Dutch anti-Islam MP Geert Wilders' hate speech trial opens
Dutch anti-Islam MP Geert Wilders, set to become a shadow partner in the next Dutch government, went on trial Monday accused of inciting racial hatred against Muslims.
The controversial politician with his signature shock of dyed-blonde hair risks up to a year in jail or a 7,600-euro fine for calling Islam "fascist" and likening the Koran to Hitler's Mein Kampf.
The hearing in Amsterdam was opened by presiding judge Jan Moors shortly after 9:00 am (0700 GMT) with Wilders seated in the front row of the courtroom next to his advocate Bram Moszkovicz.
Wilders, 47, is charged with five counts of giving religious offence to Muslims and inciting hatred and discrimination against Muslims and people of non-Western immigrant origin, particularly Moroccans.
In comments made between October 2006 and March 2008 in Dutch newspapers and on Internet forums, prosecutors say that Wilders described Islam as "the sick ideology of Allah and Mohammed" and its holy book as "the Mein Kampf of a religion that seeks to eliminate others".
Among the exhibits is Wilders' 17-minute film, "Fitna", alleged to depict Islam as a force bent on destroying the West and whose screening in the Netherlands in 2008 prompted protests in much of the Muslim world.
About 15 uprotesters gathered outside the Amsterdam district court building with a large placard that blamed Wilders for "division and polarisation", as a strong contingent of police, some in riot gear, kept watch.
"The different colours of our society is what makes us rich, but that is being threatened by Mr Wilders," Mustafa Ayranci, one of the group's organisers and head of the Turkish labour association, told AFP.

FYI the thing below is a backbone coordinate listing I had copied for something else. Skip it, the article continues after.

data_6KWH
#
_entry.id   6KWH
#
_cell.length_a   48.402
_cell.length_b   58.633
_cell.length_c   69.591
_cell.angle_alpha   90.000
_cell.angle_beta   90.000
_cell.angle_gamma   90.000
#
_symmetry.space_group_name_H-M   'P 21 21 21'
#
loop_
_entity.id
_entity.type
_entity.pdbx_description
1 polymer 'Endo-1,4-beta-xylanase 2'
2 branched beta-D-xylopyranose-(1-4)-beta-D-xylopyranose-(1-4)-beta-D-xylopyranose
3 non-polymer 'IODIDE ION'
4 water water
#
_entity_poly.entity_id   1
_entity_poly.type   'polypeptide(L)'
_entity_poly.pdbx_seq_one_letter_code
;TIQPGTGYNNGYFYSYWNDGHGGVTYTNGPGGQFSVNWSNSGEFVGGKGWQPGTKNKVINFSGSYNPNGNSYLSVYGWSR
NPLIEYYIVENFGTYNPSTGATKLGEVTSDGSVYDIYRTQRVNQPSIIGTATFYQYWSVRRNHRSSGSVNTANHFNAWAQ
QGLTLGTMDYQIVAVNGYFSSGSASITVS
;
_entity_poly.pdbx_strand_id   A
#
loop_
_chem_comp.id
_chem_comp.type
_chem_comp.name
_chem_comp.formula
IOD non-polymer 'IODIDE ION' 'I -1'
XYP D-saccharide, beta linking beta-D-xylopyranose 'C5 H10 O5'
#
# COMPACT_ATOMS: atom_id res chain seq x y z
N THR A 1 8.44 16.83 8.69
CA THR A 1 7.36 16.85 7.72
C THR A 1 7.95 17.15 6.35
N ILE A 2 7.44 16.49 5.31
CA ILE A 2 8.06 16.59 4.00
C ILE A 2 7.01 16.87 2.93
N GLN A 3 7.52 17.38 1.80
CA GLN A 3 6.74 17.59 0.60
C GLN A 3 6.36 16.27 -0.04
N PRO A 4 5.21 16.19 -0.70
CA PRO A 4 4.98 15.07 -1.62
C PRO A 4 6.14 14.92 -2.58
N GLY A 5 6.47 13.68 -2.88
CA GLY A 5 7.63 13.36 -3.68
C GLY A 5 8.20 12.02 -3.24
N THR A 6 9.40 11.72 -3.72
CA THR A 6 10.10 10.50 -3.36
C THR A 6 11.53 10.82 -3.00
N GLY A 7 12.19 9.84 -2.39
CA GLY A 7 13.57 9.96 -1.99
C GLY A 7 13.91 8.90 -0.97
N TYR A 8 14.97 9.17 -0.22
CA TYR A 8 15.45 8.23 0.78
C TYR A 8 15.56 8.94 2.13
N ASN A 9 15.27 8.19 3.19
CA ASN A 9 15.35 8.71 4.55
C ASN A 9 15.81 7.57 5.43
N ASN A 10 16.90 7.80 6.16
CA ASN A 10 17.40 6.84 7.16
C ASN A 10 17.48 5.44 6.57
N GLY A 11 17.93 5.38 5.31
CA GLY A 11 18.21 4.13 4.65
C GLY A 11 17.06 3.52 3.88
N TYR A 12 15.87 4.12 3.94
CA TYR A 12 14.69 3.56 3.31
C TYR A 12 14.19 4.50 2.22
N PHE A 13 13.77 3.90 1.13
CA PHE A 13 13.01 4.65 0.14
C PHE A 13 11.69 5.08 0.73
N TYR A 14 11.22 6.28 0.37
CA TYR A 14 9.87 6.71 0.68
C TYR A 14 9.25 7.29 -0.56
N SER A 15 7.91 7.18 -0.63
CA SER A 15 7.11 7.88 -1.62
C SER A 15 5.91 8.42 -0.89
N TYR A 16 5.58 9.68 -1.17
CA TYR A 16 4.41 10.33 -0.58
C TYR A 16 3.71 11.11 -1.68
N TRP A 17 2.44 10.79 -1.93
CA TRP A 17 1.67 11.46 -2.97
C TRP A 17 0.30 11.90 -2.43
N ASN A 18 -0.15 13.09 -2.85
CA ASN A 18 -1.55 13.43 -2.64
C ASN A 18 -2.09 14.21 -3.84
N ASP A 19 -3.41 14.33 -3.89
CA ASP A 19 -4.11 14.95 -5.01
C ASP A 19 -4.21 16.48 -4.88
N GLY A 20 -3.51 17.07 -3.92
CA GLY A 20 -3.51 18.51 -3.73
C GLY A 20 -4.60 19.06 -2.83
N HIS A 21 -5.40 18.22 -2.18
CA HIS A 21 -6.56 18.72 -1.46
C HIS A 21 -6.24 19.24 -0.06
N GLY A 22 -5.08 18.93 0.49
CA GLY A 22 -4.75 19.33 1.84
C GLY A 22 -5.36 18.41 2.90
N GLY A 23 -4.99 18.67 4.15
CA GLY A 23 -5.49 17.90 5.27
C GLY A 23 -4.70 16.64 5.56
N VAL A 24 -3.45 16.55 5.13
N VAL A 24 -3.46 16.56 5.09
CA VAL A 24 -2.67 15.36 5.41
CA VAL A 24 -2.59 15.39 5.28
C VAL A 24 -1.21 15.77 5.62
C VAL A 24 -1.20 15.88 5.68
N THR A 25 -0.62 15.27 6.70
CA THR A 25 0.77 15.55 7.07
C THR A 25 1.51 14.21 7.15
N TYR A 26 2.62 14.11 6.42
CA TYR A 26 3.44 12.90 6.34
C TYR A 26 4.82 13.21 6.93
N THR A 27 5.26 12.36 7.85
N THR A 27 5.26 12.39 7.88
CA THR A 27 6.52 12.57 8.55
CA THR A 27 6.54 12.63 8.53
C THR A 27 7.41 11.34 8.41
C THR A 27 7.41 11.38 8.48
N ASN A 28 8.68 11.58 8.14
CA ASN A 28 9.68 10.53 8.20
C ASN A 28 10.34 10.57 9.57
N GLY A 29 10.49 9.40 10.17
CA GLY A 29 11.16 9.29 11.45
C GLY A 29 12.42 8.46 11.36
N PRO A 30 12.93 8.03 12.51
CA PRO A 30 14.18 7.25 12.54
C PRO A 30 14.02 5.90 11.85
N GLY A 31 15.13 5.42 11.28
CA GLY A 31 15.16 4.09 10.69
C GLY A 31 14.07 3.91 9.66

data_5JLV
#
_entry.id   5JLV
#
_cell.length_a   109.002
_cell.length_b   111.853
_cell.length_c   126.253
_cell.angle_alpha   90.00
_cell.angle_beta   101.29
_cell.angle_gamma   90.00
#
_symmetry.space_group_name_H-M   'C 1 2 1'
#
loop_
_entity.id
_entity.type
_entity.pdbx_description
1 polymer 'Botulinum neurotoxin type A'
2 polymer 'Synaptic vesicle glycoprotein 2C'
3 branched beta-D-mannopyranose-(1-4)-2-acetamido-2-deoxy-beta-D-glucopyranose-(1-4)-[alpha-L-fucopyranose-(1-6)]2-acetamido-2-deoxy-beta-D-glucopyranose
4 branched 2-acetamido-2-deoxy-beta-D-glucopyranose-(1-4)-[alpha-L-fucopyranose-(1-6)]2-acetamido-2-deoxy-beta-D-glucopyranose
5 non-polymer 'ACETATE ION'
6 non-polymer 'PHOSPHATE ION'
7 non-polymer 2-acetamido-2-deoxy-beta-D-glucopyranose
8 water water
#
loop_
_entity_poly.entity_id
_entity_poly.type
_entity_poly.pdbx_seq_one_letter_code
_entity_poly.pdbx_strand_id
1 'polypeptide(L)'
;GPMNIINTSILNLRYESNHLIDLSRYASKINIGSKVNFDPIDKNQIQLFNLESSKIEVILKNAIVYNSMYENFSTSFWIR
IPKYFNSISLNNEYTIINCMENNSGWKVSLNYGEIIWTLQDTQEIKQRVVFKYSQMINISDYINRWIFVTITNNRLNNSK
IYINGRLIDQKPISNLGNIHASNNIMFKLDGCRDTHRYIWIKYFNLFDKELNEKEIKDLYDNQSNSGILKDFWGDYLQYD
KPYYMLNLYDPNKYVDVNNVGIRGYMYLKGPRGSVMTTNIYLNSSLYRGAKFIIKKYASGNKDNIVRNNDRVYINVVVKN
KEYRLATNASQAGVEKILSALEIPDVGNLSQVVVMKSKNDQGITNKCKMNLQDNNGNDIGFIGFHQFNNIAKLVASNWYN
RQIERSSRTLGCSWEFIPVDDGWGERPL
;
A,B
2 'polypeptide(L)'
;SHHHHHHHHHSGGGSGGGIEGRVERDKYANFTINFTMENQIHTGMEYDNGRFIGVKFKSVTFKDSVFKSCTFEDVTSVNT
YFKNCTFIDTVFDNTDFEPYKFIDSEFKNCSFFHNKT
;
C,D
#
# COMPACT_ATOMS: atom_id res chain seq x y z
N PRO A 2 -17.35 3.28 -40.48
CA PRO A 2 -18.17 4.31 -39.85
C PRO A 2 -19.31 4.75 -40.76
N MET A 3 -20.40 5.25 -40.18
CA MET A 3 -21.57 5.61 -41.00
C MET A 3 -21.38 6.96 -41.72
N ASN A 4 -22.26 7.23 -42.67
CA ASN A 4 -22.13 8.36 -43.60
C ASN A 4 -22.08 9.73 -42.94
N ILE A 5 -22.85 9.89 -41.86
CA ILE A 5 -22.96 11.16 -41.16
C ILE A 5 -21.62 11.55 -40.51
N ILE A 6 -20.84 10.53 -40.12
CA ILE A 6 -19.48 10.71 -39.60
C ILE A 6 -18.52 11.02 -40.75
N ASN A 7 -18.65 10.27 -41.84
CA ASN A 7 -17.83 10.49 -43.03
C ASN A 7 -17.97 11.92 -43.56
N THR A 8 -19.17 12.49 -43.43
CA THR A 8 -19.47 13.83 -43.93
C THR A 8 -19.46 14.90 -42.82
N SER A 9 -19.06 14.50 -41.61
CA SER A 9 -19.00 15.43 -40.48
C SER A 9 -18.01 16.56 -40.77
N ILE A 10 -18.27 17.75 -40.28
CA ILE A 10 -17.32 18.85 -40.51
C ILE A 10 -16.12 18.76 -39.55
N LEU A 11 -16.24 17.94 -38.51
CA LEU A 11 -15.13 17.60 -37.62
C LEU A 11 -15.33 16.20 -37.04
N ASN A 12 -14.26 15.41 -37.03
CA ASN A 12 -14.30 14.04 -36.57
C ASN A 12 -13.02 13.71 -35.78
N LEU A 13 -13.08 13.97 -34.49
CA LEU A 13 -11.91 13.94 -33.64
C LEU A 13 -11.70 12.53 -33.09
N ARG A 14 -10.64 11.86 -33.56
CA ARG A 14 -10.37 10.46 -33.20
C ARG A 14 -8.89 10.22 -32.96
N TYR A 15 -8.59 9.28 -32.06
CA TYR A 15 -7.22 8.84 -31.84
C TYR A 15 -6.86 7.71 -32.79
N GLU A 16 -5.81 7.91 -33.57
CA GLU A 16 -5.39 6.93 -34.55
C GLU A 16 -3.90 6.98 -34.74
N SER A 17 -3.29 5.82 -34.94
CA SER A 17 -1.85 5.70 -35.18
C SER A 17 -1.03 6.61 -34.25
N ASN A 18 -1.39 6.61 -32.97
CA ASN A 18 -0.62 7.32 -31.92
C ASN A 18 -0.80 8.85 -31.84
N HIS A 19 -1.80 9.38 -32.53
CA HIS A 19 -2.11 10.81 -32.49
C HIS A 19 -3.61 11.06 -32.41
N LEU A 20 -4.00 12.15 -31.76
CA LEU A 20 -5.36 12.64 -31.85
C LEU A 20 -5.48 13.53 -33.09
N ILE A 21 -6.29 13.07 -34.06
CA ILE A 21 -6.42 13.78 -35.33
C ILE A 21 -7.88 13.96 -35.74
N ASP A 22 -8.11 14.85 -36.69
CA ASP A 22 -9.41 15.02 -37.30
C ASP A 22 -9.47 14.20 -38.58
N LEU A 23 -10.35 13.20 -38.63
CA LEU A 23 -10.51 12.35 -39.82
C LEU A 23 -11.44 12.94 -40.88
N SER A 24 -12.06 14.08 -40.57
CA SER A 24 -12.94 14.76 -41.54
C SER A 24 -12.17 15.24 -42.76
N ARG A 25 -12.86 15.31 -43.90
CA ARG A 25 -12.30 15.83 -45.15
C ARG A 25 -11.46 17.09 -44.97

In the public gallery were about a dozen MPs of Wilders' Party for Freedom (PVV), which came third in June 9 elections with 24 seats out of 150 in the Dutch lower house of parliament.
Under a coalition deal being finalised, his PVV will provide a minority cabinet of the Christian Democrats and liberals with the majority they need to pass decisions through parliament in return for a voice in policy formation.
The target of death threats, Wilders has 24-hour state-sponsored protection while pursuing his mission to "stop the Islamisation of the Netherlands".
He campaigns for a stop to Muslim immigration, banning the construction of new mosques, and a tax on headscarves.
Wilders was temporarily banned from Britain last year on race hate grounds.
In Berlin on Saturday, more than 100 people demonstrated against his presence to give a speech at the invitation of a right-wing German politician.
In June 2008, the Dutch prosecution service dismissed dozens of complaints against Wilders from around the country, citing his right to freedom of speech.
But appeals judges ordered in January 2009 that he stand trial as his utterances amounted to "sowing hatred" and exceeded the boundaries of political debate.
Judgment is expected on November 4.
© 2010 AFP